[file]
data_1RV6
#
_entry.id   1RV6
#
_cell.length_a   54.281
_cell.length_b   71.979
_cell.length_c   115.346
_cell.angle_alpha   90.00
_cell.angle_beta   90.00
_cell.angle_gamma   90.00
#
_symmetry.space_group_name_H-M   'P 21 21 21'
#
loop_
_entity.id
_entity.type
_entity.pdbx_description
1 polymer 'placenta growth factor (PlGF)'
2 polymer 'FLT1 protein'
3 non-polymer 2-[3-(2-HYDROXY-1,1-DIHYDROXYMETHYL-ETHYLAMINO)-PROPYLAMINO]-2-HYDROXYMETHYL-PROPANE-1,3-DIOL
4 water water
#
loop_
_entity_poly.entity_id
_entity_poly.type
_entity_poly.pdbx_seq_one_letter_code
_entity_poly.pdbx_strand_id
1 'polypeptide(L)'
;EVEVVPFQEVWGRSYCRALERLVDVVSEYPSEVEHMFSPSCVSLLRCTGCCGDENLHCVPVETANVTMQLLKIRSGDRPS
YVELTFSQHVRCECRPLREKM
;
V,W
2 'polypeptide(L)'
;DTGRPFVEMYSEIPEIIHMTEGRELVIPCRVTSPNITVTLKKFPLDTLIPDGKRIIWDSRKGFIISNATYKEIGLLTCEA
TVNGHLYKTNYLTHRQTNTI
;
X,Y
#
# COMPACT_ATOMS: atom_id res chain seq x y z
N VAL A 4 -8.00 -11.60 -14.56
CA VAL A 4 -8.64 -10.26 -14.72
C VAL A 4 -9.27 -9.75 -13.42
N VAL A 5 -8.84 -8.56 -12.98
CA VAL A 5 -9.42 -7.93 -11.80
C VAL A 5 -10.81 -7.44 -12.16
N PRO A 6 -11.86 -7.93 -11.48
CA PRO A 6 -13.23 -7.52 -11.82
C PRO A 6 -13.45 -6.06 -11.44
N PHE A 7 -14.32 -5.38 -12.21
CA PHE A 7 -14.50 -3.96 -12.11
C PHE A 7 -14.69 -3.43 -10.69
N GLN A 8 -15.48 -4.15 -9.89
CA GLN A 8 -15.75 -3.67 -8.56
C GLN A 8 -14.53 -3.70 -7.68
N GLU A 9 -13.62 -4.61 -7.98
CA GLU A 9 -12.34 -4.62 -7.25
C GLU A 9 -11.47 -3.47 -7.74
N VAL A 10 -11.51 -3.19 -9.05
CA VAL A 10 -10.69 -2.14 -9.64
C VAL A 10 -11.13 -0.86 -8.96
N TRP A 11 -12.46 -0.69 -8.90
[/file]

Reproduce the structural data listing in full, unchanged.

data_1RV6
#
_entry.id   1RV6
#
_cell.length_a   54.281
_cell.length_b   71.979
_cell.length_c   115.346
_cell.angle_alpha   90.00
_cell.angle_beta   90.00
_cell.angle_gamma   90.00
#
_symmetry.space_group_name_H-M   'P 21 21 21'
#
loop_
_entity.id
_entity.type
_entity.pdbx_description
1 polymer 'placenta growth factor (PlGF)'
2 polymer 'FLT1 protein'
3 non-polymer 2-[3-(2-HYDROXY-1,1-DIHYDROXYMETHYL-ETHYLAMINO)-PROPYLAMINO]-2-HYDROXYMETHYL-PROPANE-1,3-DIOL
4 water water
#
loop_
_entity_poly.entity_id
_entity_poly.type
_entity_poly.pdbx_seq_one_letter_code
_entity_poly.pdbx_strand_id
1 'polypeptide(L)'
;EVEVVPFQEVWGRSYCRALERLVDVVSEYPSEVEHMFSPSCVSLLRCTGCCGDENLHCVPVETANVTMQLLKIRSGDRPS
YVELTFSQHVRCECRPLREKM
;
V,W
2 'polypeptide(L)'
;DTGRPFVEMYSEIPEIIHMTEGRELVIPCRVTSPNITVTLKKFPLDTLIPDGKRIIWDSRKGFIISNATYKEIGLLTCEA
TVNGHLYKTNYLTHRQTNTI
;
X,Y
#
# COMPACT_ATOMS: atom_id res chain seq x y z
N VAL A 4 -8.00 -11.60 -14.56
CA VAL A 4 -8.64 -10.26 -14.72
C VAL A 4 -9.27 -9.75 -13.42
N VAL A 5 -8.84 -8.56 -12.98
CA VAL A 5 -9.42 -7.93 -11.80
C VAL A 5 -10.81 -7.44 -12.16
N PRO A 6 -11.86 -7.93 -11.48
CA PRO A 6 -13.23 -7.52 -11.82
C PRO A 6 -13.45 -6.06 -11.44
N PHE A 7 -14.32 -5.38 -12.21
CA PHE A 7 -14.50 -3.96 -12.11
C PHE A 7 -14.69 -3.43 -10.69
N GLN A 8 -15.48 -4.15 -9.89
CA GLN A 8 -15.75 -3.67 -8.56
C GLN A 8 -14.53 -3.70 -7.68
N GLU A 9 -13.62 -4.61 -7.98
CA GLU A 9 -12.34 -4.62 -7.25
C GLU A 9 -11.47 -3.47 -7.74
N VAL A 10 -11.51 -3.19 -9.05
CA VAL A 10 -10.69 -2.14 -9.64
C VAL A 10 -11.13 -0.86 -8.96
N TRP A 11 -12.46 -0.69 -8.90